by Darius Kazemi, March 27 2019
A simple drawing format
RFC-86 is titled “Proposal for a Network Standard Format for a Data Stream to Control Graphics Display”. It's authored by Steve Crocker and dated January 5th, 1971. (We're in 1971 now, btw!)
The technical content
This document is one result of Crocker's comment at the November 1970 FJCC conference meeting where according to Meyer's notes, Crocker said:
What about graphics proposals? I will write my own paper as a proposal. It uses the DEC 340 as a model. Modes assumes scope system a memory. Both output-input are included in standards making. I want a competent protocol to be developed out of the working group.
In this RFC, Crocker is proposing a format for the data that is sent from a remote graphical computer system to a local user. It's for sending vector drawing data over the network.
He immediately defines five acronyms:
- network standard graphics data stream (NGDS)
- network standard display list (NGDL)
- network standard stream interpreter (NGSI)
- network standard list interpreter (NGLI)
- network standard screen (NGS)
The screen itself is assumed to be square. A point on the screen is an “order pair of unsigned 16 bit fractions”. These fractions represent a proportional distance from the left hand edge and from the bottom edge. No resolution is specified, so this is a normalized unit square of length 1.0 on each side, set up like a familiar Cartesian plane from math class with the origin at the lower left and (X,Y) pairs increasing as you go up and to the right. (This different from modern displays where the origin is usually at the top left and the Y value increases as you go down from the top.)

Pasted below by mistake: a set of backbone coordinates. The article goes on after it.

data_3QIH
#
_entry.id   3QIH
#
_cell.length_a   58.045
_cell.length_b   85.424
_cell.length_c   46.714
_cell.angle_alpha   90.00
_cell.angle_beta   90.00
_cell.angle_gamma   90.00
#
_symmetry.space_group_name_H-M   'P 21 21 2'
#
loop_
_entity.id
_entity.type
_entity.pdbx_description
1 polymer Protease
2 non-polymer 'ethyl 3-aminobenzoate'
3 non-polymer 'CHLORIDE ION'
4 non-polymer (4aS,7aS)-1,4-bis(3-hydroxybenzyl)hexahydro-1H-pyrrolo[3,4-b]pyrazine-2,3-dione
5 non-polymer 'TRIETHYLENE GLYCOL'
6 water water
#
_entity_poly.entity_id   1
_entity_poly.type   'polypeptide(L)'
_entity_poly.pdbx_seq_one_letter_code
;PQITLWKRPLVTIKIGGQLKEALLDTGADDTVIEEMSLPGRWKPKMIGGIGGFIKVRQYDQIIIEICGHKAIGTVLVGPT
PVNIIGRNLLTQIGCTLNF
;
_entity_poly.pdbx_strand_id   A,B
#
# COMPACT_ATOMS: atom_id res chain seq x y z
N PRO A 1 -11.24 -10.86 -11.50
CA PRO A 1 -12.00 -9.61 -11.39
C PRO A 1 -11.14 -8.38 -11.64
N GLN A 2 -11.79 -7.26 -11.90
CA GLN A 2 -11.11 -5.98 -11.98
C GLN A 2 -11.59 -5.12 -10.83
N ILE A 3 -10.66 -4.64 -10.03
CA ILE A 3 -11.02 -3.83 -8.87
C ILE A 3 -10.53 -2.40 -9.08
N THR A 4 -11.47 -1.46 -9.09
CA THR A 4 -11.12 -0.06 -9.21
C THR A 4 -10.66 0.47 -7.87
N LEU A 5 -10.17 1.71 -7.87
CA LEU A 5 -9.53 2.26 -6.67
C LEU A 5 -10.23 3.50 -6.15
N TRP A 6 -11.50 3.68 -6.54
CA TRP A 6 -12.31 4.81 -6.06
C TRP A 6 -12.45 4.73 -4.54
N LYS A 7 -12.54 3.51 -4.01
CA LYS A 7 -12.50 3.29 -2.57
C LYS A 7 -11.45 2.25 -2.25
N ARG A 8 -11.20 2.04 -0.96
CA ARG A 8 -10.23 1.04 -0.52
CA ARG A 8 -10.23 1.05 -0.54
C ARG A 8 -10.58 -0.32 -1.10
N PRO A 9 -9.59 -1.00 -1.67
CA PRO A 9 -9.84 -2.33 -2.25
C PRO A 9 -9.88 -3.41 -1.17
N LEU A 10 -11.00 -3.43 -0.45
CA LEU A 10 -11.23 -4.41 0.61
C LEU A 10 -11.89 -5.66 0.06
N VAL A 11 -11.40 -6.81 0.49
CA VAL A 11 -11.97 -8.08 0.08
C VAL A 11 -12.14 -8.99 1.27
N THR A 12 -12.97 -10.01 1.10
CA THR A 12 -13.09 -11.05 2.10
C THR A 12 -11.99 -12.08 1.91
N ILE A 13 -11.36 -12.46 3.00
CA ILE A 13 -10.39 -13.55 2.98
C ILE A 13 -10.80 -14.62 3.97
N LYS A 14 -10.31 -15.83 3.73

The NGLI (aka display controller) can move the drawing beam for the CRT to a new location, increase intensity of the beam, draw a vector, or draw a character. “Drawing a character” is defined as drawing a single ASCII character and then positioning the beam directly to the right of it.
The NGDL is the actual set of lists containing instructions for the NGLI. So a “program” would be a list of commands, and the possible commands are:
- Move beam to X,Y
- Draw a line from current beam position to X,Y
- Display a point at beam position
- Display the following n characters: [list of ASCII characters]
- Execute list G relative to position X,Y and make the new “origin” the new X,Y
That last one is really important because it means you could provide a list of commands that draw a picture, and then replicate that picture in another area of the screen without having to provide the same program twice! It's the same thing as doing a 2D translation of a canvas context.
The way the data is sent over the network is that lists of these commands, formatted as simple opcodes, are sent over the network. There is also an “erase” command that erases all lists.
Crocker lists out all the piece of the protocol and then starts from the most concrete part (the screen) working his way up to the more abstract arena of the data stream itself. This is in my opinion a smart way to get this kind of thing across to people. If you start with the tangible, you're front loading the “why this is important” bit, which keeps the reader “on your side” and interested.
The square screen makes sense because it simplifies a bunch of math.
Unsigned 16 bit fractions are interesting to me. The IEEE 754 standard for floating point arithmetic was published in 1985, so we are operating a decade and half before this standard that most people take for granted.
I want to draw attention to the character rendering system, which assumes a left-to-right writing system. This system would not be very helpful for displaying a right-to-left or top-to-bottom language. ASCII doesn't support those languages anyway so it's a moot point.
This proposal seems simple and useful for all kinds of drawing. I would approve heartily were I reading this RFC in 1971.
How to follow this blog
You can subscribe to this blog's RSS feed or if you're on a federated ActivityPub social network like Mastodon or Pleroma you can search for the user “@email@example.com” and follow it there.